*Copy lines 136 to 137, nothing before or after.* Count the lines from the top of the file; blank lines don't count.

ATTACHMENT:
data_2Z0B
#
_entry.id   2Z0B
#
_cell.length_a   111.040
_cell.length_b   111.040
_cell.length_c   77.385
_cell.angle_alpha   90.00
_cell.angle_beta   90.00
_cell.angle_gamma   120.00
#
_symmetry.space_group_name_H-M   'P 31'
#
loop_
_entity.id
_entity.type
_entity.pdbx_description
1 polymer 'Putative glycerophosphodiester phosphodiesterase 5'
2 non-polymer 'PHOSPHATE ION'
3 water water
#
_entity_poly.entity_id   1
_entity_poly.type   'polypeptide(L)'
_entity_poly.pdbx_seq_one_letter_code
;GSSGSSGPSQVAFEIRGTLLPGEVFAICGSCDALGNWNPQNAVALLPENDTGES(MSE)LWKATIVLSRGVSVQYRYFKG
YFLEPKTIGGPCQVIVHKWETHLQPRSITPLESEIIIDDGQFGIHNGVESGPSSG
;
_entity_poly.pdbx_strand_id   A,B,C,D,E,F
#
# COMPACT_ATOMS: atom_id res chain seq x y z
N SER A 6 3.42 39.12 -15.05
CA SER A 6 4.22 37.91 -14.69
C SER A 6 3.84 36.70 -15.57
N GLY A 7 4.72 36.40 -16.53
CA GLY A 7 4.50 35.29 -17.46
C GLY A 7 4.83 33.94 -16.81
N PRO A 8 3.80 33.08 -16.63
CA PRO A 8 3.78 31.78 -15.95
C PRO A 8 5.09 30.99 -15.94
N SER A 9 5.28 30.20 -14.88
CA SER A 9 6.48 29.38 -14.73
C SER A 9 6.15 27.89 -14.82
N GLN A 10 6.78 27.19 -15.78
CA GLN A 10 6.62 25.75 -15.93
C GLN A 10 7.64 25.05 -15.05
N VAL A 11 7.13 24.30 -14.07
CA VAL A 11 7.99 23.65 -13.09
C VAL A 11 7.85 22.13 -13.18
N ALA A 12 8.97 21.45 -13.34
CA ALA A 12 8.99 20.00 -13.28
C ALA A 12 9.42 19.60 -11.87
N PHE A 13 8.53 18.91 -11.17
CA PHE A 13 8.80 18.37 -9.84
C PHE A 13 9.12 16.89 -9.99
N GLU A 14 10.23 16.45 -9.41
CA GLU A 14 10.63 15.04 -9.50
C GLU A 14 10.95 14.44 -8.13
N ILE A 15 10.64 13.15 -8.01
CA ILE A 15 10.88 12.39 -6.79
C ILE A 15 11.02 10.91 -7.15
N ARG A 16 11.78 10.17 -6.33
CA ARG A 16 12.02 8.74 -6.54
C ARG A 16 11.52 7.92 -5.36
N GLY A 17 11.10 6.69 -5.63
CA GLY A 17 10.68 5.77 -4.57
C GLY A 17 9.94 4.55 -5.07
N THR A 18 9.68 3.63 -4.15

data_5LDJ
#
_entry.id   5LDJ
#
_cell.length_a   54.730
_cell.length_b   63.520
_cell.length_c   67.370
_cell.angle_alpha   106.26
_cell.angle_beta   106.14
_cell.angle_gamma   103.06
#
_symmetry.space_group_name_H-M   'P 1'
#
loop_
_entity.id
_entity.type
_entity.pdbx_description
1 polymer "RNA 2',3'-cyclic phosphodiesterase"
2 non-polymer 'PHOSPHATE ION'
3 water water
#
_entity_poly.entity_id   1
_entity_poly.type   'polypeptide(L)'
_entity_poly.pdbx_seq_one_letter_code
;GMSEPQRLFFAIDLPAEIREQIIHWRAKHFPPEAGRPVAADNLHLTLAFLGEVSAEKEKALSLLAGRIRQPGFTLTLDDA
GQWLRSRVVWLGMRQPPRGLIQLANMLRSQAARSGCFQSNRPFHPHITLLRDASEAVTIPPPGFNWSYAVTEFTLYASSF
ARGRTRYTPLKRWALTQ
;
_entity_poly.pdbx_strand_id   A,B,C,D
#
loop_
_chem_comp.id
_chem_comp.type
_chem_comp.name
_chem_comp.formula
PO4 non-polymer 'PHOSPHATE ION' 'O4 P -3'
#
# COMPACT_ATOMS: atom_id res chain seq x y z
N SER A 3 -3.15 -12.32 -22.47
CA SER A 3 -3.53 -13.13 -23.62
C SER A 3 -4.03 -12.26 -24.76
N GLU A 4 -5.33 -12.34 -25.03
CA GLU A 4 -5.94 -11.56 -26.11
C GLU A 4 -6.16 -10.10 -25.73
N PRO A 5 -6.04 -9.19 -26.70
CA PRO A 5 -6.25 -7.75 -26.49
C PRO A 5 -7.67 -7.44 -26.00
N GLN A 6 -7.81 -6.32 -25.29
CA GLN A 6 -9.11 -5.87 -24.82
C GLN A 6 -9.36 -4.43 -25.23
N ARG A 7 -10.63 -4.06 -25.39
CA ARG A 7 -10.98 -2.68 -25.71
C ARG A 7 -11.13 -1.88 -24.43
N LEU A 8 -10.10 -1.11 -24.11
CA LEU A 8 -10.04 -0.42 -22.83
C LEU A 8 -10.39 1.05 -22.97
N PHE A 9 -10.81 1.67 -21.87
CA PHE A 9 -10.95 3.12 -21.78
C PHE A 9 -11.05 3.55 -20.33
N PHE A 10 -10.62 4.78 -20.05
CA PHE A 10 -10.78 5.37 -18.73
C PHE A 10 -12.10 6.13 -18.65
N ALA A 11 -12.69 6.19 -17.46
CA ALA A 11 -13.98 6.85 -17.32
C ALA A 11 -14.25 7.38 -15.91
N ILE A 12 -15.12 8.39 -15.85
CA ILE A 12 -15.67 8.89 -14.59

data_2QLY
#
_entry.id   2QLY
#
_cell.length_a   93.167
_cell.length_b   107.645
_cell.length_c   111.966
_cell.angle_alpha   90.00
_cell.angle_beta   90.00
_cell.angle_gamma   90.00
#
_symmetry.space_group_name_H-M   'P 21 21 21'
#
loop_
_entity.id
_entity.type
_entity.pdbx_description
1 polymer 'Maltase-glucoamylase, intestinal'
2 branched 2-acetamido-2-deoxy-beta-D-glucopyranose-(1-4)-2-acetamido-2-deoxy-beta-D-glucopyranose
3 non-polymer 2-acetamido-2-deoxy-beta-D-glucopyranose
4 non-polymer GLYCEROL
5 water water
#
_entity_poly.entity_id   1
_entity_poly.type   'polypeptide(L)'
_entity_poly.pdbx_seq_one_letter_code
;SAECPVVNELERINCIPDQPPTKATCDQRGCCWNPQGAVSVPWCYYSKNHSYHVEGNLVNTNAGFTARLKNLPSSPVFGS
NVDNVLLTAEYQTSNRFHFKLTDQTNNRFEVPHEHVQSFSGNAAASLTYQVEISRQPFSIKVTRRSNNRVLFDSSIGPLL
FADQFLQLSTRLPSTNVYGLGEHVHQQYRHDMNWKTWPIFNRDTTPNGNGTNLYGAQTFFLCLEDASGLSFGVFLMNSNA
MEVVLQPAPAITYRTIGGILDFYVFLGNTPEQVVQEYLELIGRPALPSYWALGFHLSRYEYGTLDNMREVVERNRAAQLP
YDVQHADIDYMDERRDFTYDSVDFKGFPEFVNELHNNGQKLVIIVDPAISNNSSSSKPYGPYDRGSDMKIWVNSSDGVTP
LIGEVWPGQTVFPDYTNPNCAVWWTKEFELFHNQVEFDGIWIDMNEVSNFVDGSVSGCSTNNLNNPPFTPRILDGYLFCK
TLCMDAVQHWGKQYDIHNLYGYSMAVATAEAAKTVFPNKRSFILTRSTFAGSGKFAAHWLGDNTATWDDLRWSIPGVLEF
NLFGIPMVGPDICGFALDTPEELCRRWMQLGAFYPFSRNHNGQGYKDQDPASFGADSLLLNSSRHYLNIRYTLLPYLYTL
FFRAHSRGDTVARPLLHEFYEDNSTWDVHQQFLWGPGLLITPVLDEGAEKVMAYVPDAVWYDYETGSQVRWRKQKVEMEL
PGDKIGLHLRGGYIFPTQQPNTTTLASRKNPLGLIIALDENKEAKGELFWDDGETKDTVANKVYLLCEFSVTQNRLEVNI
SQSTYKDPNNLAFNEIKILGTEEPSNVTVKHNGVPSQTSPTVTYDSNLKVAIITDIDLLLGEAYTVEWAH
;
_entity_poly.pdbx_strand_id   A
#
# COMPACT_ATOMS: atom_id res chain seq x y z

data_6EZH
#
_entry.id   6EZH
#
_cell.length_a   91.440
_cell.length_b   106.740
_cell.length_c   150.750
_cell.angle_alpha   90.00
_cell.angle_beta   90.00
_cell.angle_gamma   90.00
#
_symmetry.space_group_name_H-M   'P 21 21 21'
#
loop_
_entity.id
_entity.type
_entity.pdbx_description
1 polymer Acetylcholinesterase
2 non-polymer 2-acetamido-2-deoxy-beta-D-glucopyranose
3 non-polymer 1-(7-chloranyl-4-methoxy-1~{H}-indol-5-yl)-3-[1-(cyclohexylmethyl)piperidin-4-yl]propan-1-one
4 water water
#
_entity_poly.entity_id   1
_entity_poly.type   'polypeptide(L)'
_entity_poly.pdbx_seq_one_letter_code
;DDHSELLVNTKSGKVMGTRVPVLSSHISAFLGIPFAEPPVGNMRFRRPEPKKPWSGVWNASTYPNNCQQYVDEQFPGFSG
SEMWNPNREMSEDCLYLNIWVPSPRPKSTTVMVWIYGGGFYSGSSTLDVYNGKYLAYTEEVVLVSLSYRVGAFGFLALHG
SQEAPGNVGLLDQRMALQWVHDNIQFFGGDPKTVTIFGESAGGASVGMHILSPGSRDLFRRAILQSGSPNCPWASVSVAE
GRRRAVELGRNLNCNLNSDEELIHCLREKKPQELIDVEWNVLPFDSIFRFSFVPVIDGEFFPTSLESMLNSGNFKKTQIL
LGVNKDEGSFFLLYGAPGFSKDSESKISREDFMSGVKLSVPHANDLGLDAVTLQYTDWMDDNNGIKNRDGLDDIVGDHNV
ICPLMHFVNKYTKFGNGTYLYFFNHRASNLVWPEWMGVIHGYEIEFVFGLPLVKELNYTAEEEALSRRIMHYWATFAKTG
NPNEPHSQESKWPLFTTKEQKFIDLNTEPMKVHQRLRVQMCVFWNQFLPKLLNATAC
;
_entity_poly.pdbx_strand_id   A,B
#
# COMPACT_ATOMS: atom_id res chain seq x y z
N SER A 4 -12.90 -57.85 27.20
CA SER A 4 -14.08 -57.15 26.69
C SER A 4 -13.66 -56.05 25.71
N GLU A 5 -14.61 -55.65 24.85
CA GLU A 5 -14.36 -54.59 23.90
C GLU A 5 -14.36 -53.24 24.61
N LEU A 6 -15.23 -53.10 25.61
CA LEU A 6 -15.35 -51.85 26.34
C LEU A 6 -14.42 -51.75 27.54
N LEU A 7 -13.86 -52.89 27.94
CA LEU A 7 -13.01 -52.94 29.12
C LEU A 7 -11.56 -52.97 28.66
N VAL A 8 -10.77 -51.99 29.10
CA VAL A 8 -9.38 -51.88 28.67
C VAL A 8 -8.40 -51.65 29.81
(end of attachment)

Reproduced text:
#
_entry.id   2QLY